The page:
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Patrice Kindl

Patrice Kindl(1951- )
Patrice Kindl first novel, Owl in Love, was an ALA Notable Book for Children, an ALA Best Book for Young Adults, and an SCBWI Golden Kite Award Honor Book. She lives in Middleburgh, New York with her husband and son. Learn more about her at Patrice Kindl’s website.

Lost in the Labyrinth: Young readers will be delighted

Lost in the Labyrinth by Patrice Kindl

In recent years there has been a massive increase in the publication of re-told fairytales and myths, usually with the author twisting the known facts and meanings of the original source material into something more contemporary: villains become sympathetic characters, we see the proceedings through the eyes of a minority character such as a slave or a woman, or hidden agendas and meanings are revealed behind the bare bones of the story.

Famous examples of this have been Marion Zimmer Bradley’s The Mists of Avalon, Gail Carson Levine's Ella Enchanted and any of Read More

More books by Patrice Kindl

fantasy and science fiction book reviewsOwl In Love — (1991) Publisher: Part bird of prey, part teenage girl in love, and now part stalker, Owl Tycho”s life is complicated. It becomes even more so when an inept new shape-shifter appears on the scene. Funny, smart, and supernatural, Owl is a young woman worth getting to know.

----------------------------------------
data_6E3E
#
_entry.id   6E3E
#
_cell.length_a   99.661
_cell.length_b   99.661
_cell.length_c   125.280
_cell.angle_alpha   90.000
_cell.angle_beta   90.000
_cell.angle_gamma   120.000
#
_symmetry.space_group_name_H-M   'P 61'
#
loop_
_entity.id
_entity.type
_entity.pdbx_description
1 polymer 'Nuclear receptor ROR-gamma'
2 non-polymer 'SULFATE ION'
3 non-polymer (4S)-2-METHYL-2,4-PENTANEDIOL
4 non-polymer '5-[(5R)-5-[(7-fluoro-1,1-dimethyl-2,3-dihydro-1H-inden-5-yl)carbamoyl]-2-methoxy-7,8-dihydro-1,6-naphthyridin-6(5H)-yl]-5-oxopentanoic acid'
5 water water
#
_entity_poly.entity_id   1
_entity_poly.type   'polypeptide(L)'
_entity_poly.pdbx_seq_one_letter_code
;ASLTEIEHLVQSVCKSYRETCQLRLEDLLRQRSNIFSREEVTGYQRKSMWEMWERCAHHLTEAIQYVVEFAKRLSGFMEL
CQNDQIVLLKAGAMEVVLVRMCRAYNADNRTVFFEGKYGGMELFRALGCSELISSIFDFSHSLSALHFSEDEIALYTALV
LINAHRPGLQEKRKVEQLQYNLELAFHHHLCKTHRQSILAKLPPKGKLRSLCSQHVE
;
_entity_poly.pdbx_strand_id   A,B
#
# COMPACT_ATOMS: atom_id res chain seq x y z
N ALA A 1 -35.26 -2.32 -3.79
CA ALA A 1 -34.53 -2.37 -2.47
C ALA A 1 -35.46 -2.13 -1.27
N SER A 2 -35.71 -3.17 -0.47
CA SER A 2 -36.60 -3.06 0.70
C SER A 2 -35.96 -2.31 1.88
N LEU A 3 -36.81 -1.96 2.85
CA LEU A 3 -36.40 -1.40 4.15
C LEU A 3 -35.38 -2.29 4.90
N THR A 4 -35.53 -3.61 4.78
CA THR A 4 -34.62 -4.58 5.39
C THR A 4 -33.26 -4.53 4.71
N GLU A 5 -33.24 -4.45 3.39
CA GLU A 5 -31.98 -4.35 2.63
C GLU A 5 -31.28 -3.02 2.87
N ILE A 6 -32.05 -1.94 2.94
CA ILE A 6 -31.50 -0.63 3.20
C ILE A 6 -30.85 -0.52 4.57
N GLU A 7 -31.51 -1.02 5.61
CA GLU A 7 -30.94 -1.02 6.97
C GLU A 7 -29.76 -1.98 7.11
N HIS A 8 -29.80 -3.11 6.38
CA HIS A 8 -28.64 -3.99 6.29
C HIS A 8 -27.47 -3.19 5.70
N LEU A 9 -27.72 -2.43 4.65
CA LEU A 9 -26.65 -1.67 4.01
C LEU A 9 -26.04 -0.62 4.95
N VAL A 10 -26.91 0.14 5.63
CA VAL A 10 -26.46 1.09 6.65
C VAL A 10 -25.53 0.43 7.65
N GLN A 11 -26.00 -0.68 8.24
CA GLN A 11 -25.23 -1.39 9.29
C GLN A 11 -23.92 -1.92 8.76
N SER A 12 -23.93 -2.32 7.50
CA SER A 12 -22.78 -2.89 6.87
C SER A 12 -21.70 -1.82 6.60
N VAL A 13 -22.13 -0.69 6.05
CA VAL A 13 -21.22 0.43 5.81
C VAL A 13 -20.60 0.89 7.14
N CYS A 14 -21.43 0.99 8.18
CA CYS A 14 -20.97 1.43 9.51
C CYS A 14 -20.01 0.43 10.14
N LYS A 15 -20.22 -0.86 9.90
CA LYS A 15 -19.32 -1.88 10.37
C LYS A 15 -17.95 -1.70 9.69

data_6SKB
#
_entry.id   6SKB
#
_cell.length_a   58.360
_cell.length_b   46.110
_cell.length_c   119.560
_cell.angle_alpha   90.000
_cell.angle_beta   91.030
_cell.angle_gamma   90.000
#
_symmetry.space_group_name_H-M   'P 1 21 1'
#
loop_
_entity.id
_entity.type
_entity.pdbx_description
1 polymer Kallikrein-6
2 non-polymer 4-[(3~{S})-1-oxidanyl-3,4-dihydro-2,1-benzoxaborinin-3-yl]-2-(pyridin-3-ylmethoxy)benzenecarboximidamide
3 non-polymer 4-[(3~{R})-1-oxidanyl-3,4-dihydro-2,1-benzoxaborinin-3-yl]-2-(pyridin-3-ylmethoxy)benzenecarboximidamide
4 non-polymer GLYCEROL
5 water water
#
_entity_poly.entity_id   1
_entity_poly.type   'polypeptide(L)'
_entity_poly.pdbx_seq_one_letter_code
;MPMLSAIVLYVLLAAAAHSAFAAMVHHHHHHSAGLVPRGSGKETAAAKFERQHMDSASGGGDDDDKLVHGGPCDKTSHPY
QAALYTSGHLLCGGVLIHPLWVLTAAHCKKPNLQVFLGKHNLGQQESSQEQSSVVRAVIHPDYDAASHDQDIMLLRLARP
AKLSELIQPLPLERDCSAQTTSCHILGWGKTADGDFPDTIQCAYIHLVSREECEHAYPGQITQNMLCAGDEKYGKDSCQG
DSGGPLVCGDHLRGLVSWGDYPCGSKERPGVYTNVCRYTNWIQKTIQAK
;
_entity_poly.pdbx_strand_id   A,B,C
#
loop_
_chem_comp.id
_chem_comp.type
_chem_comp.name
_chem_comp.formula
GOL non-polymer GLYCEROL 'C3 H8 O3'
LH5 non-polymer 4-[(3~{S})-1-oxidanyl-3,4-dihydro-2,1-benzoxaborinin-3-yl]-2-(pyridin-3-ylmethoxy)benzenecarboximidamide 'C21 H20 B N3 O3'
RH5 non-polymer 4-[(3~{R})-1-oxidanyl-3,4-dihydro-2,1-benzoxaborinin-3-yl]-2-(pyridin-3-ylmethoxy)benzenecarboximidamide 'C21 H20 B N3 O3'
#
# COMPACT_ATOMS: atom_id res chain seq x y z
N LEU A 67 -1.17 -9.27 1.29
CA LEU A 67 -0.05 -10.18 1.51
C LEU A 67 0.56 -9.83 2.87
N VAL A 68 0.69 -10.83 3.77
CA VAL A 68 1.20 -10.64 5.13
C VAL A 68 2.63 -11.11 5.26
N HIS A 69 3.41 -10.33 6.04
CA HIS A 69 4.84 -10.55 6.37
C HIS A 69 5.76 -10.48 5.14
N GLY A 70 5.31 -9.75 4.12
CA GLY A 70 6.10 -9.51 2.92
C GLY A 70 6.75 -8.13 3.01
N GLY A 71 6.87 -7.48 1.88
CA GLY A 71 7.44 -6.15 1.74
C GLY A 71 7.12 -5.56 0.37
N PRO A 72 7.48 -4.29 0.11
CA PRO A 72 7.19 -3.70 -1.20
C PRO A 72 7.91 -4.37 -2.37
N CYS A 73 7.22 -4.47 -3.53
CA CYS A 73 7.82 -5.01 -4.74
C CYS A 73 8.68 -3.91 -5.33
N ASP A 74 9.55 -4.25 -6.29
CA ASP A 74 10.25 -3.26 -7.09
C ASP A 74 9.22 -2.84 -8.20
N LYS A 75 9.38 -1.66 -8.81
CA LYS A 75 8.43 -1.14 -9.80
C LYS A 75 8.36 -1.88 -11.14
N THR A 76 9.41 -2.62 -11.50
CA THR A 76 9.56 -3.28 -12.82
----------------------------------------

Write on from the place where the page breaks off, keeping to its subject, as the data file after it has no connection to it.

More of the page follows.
fantasy and science fiction book reviewsThe Woman in the Wall — (1997) Ages 9-12. Publisher: Anna is more than shy. She is nearly invisible. At seven, terrified of school, Anna retreats within the walls of her family’s enormous house, and builds a world of passageways and hidden rooms. As the years go by, people forget she ever existed. Then a mysterious note is thrust through a crack in the wall, and Anna must decide whether or not to come out of hiding. Patrice Kindl’s astounding, inventive novel blends fantasy and reality — and readers will not forget it.

fantasy and science fiction book reviewsGoose Chase — (2001) Young adult. Publisher: Her name is Alexandria Aurora Fortunato, and she is as lovely as the dawn. But that is only one of her problems. There’s also the matter of those three magical gifts of treasure bestowed on her by a mysterious old woman. And King Claudio the Cruel wants to marry her for her beauty and her wealth, and so does his rival, Prince Edmund of Dorloo. Those are two more problems. And, worst of all, she is locked in a tower, with a grille of iron bars and several hundred tons of stone between her and freedom. Some days Alexandria wishes she looked like a pickled onion. Clearly the only thing to do is escape — and, with the aid of her twelve darling goose companions, that’s precisely what Alexandria does. So begins the adventure of Patrice Kindl’s beguiling heroine. Her flight will take her to strange lands and lead her into perilous situations, all of which the plucky Alexandria views with a wry and witty spirit. Here is a sprightly tale of magic and romance, in which those geese play a most surprising role.